1.  For the outline of his life see: Robinson, Paschal. "St. Bernardine of Siena." The Catholic Encyclopedia. Vol. 2. New York: Robert Appleton Company, 1907. 20 May 2020 http://www.newadvent.org/cathen/02505b.htm

2.  Strehlke, Carl Brandon. “Art and Culture in Renaissance Siena” in Christiansen, Keith; Kanter, Laurence B.; Strehlke, Carl Brandon.  Painting in Renaissance Siena: 1420-1500, New York, The Metropolitan Museum of Art, 1988, p. 42.

3. Strehlke, Carl Brandon, op cit., p. 52.

4.  For the beginnings of the iconography of Saint Bernardino, especially regarding the use of the funerary death mask see:
  • Israëls, Machtelt.  “Absence and Resemblance:  Early Images of Bernardino of Siena and the Issue of Portraiture (With a New Proposal for Sassetta)”, I Tatti Studies in the Italian Renaissance, Vol. 11 (2007), pp. 72-114.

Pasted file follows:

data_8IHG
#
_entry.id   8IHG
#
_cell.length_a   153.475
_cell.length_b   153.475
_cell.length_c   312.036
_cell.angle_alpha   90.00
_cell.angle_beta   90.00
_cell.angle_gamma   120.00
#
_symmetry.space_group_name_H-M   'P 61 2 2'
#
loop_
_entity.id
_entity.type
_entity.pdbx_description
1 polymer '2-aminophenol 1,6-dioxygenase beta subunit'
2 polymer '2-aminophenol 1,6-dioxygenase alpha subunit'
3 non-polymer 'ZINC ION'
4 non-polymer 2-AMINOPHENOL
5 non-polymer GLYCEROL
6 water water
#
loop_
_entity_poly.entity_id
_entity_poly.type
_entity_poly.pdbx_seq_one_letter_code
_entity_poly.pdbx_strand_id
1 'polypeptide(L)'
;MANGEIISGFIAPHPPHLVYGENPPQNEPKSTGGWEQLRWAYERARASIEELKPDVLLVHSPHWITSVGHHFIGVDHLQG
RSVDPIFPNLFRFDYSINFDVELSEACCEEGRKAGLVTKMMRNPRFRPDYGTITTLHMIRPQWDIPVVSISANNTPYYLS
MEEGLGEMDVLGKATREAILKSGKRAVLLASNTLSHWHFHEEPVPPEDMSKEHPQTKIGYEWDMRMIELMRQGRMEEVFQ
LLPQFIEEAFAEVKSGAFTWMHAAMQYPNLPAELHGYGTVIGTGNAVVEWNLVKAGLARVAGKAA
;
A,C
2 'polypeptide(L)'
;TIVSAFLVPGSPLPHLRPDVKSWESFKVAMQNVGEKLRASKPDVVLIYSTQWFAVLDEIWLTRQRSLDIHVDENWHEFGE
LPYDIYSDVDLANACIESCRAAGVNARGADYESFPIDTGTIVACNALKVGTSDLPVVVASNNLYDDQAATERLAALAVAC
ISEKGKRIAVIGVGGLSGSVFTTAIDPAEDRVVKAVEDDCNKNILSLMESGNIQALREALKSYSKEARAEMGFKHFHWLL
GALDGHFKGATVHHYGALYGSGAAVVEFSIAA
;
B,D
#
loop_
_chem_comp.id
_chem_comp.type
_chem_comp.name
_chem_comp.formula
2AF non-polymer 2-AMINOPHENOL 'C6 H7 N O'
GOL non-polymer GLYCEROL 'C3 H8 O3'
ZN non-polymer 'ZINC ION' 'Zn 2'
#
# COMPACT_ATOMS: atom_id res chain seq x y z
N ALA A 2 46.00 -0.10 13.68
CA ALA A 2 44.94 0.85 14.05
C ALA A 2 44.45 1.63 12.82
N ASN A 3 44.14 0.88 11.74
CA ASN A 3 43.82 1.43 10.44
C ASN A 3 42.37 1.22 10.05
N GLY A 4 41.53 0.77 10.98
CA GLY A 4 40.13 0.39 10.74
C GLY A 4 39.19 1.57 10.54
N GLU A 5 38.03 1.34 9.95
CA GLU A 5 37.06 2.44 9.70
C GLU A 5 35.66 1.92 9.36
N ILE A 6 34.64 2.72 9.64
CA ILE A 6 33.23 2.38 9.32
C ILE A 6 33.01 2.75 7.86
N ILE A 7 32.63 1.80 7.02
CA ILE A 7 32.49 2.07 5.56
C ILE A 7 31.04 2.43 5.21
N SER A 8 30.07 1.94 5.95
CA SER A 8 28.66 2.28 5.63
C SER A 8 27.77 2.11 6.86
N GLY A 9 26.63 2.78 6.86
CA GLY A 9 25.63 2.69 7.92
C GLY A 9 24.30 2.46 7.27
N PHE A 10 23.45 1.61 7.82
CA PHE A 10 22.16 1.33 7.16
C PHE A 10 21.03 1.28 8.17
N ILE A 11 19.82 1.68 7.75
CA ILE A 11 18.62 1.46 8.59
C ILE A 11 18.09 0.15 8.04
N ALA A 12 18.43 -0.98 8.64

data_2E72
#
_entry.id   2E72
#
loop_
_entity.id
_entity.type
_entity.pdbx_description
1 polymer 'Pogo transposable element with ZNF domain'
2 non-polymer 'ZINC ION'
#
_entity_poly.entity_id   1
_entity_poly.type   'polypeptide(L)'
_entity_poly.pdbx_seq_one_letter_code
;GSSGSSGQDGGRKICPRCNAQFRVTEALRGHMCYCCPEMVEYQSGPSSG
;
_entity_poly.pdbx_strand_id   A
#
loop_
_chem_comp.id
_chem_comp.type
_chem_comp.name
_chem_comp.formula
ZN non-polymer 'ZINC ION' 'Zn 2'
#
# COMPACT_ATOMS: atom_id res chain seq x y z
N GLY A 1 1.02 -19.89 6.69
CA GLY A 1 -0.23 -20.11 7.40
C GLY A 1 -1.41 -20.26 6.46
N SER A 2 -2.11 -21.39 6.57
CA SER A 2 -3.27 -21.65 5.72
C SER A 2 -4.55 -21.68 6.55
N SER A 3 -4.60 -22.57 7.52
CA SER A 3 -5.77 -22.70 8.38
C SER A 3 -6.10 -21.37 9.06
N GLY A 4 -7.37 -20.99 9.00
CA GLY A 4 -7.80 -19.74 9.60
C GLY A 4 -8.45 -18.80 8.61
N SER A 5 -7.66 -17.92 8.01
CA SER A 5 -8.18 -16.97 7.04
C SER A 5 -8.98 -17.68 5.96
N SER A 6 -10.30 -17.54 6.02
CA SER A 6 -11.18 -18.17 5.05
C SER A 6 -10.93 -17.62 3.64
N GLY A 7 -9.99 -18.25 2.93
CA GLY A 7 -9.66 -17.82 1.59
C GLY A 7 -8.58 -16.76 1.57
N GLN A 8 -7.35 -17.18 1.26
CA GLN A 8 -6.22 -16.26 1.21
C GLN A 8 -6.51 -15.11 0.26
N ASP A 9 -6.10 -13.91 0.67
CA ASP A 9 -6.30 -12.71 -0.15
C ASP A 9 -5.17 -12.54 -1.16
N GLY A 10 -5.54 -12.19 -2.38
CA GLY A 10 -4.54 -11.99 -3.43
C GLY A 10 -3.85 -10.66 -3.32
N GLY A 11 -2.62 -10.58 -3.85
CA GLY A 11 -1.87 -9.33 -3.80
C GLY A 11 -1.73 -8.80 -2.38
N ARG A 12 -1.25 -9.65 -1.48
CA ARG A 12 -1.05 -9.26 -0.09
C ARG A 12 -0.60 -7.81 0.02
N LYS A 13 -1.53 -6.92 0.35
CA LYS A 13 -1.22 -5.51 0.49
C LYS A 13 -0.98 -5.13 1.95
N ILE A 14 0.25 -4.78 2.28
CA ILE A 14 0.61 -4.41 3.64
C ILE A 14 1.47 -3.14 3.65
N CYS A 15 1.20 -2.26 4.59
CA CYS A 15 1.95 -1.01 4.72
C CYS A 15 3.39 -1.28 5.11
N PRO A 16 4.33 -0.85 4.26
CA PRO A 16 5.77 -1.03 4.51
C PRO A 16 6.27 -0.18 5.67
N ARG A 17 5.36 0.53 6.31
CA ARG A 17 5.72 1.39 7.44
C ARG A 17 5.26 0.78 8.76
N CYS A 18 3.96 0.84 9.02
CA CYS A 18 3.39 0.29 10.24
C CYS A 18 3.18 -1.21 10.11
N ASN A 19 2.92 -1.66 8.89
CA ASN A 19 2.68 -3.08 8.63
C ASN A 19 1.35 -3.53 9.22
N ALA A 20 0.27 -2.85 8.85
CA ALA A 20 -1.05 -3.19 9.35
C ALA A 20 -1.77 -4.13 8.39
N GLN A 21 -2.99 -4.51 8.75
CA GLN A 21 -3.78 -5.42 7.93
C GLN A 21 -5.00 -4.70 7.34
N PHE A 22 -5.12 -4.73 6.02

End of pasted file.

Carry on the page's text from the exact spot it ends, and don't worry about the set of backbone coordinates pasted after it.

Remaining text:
• Cobianchi, Robert.  “Fashioning the Imagery of a Franciscan Observant Preacher:  Early Renaissance Portraiture of Bernardino of Siena in Northern Italy”, I Tatti Studies in the Italian Renaissance, Vol. 12 (2009), pp. 55-83.

Scripture texts in this work are taken from the New American Bible, revised edition © 2010, 1991, 1986, 1970 Confraternity of Christian Doctrine, Washington, D.C. and are used by permission of the copyright owner. All Rights Reserved. No part of the New American Bible may be reproduced in any form without permission in writing from the copyright owner.

Quotations in Latin are taken from the Latin Vulgate of Saint Jerome, which is available online at: a) https://www.newadvent.org/bible and b) http://www.latinvulgate.com